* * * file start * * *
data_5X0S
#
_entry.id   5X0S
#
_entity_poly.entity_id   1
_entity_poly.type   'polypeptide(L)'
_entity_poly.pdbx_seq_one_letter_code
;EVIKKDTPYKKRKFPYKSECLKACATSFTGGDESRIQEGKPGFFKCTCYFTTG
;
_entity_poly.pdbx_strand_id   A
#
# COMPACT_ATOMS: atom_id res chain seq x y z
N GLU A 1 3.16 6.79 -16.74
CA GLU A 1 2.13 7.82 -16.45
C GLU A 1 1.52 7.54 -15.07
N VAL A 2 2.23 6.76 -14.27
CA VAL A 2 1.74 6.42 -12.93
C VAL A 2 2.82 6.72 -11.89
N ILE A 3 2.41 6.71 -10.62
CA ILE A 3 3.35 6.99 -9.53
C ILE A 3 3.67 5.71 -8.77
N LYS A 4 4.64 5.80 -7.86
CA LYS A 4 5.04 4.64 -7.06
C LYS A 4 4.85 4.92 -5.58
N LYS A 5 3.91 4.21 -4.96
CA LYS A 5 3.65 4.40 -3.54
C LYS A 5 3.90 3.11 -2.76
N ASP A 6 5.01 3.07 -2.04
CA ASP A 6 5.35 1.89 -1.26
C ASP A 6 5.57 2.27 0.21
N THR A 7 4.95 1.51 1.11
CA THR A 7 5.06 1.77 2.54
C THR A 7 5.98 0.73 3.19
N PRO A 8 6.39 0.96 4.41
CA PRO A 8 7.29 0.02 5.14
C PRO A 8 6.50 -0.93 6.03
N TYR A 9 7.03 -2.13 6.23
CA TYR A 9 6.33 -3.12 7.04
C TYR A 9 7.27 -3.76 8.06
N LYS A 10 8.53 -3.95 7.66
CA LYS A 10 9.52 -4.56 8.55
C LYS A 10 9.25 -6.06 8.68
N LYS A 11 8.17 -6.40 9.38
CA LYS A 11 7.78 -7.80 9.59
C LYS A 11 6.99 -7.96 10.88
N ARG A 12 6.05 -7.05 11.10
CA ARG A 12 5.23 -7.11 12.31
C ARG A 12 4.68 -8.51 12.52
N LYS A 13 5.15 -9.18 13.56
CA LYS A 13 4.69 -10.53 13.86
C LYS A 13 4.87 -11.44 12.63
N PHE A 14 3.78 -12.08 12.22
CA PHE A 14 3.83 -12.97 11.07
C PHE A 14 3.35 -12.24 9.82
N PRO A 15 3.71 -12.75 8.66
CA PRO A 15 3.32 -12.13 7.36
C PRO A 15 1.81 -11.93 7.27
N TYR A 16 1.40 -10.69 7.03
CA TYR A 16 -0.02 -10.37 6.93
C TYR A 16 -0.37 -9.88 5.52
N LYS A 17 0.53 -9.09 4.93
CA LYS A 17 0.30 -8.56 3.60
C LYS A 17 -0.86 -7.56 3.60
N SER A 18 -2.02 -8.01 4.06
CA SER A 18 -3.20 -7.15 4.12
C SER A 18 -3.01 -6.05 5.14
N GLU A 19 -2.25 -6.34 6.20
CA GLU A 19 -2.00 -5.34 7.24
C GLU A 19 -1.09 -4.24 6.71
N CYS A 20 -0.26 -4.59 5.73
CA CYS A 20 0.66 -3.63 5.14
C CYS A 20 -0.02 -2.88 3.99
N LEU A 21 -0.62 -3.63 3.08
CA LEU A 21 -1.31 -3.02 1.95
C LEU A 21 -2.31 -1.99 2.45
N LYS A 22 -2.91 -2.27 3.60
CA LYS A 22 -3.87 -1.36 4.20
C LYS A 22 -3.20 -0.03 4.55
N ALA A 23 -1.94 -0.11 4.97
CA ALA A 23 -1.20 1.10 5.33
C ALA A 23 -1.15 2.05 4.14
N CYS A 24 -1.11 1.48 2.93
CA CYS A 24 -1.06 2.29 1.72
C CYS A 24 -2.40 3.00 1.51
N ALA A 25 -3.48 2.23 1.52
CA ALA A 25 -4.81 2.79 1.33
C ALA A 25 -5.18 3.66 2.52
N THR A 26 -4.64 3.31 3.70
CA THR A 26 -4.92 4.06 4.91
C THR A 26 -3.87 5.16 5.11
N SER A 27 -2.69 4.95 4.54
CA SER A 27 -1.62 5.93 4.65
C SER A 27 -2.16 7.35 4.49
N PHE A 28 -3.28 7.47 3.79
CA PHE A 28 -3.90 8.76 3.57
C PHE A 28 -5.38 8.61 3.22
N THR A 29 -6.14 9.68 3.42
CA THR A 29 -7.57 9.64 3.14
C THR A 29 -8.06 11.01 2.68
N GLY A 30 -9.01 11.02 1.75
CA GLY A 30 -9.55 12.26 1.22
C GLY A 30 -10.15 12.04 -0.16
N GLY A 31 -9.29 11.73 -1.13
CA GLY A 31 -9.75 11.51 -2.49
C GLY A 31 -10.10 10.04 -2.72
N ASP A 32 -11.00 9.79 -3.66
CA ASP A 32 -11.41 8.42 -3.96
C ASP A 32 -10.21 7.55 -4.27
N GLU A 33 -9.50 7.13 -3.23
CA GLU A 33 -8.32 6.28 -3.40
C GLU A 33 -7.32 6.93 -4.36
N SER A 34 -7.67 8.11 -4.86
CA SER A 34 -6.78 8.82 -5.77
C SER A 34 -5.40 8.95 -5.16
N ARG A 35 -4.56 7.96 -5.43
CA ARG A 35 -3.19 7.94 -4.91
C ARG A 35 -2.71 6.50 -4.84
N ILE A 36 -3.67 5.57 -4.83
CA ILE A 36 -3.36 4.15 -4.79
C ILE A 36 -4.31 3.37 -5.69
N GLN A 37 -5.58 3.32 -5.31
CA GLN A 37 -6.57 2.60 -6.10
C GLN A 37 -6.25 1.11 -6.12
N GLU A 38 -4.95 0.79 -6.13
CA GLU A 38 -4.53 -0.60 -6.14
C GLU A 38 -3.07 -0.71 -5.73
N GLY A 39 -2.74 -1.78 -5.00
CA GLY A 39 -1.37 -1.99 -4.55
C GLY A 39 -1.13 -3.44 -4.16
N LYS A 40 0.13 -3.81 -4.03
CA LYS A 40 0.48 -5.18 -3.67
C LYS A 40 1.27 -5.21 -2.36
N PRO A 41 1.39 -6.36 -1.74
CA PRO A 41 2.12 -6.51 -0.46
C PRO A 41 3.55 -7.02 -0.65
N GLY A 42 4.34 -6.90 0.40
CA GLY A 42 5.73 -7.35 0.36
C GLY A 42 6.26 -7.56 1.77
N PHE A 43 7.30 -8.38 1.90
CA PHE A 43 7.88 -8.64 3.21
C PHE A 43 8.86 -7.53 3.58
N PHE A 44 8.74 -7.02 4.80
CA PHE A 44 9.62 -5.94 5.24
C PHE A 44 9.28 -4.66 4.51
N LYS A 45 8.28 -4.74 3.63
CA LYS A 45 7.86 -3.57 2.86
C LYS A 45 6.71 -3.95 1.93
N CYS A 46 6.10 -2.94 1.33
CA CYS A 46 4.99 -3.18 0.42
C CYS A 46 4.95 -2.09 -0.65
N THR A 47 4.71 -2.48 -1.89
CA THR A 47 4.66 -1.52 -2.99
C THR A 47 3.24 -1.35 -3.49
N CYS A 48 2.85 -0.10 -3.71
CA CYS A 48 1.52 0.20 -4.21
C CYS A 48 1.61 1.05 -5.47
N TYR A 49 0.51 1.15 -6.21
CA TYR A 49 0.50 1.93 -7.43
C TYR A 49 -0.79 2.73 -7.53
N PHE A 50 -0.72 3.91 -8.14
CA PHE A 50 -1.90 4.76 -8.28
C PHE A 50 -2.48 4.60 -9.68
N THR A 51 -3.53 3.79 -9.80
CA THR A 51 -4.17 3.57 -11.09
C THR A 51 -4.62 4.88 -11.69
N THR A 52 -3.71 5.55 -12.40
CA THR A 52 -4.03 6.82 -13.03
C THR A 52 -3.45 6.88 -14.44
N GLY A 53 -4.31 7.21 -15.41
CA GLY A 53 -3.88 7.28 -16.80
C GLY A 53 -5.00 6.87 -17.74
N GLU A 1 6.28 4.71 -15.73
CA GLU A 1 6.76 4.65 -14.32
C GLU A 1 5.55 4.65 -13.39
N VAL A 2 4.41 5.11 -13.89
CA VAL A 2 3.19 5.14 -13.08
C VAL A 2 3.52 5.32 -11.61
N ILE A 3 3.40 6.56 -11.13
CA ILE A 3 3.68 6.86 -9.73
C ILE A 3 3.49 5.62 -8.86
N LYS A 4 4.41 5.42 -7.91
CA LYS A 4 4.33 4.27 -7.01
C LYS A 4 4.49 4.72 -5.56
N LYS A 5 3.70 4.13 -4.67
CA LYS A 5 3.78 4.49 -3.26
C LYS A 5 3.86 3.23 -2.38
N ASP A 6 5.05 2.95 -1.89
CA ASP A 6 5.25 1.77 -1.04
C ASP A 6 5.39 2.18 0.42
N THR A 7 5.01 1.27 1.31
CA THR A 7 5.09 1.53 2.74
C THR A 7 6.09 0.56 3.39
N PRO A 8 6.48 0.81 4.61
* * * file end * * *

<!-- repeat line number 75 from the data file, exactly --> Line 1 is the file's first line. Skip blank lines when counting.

C LEU A 21 -2.31 -1.99 2.45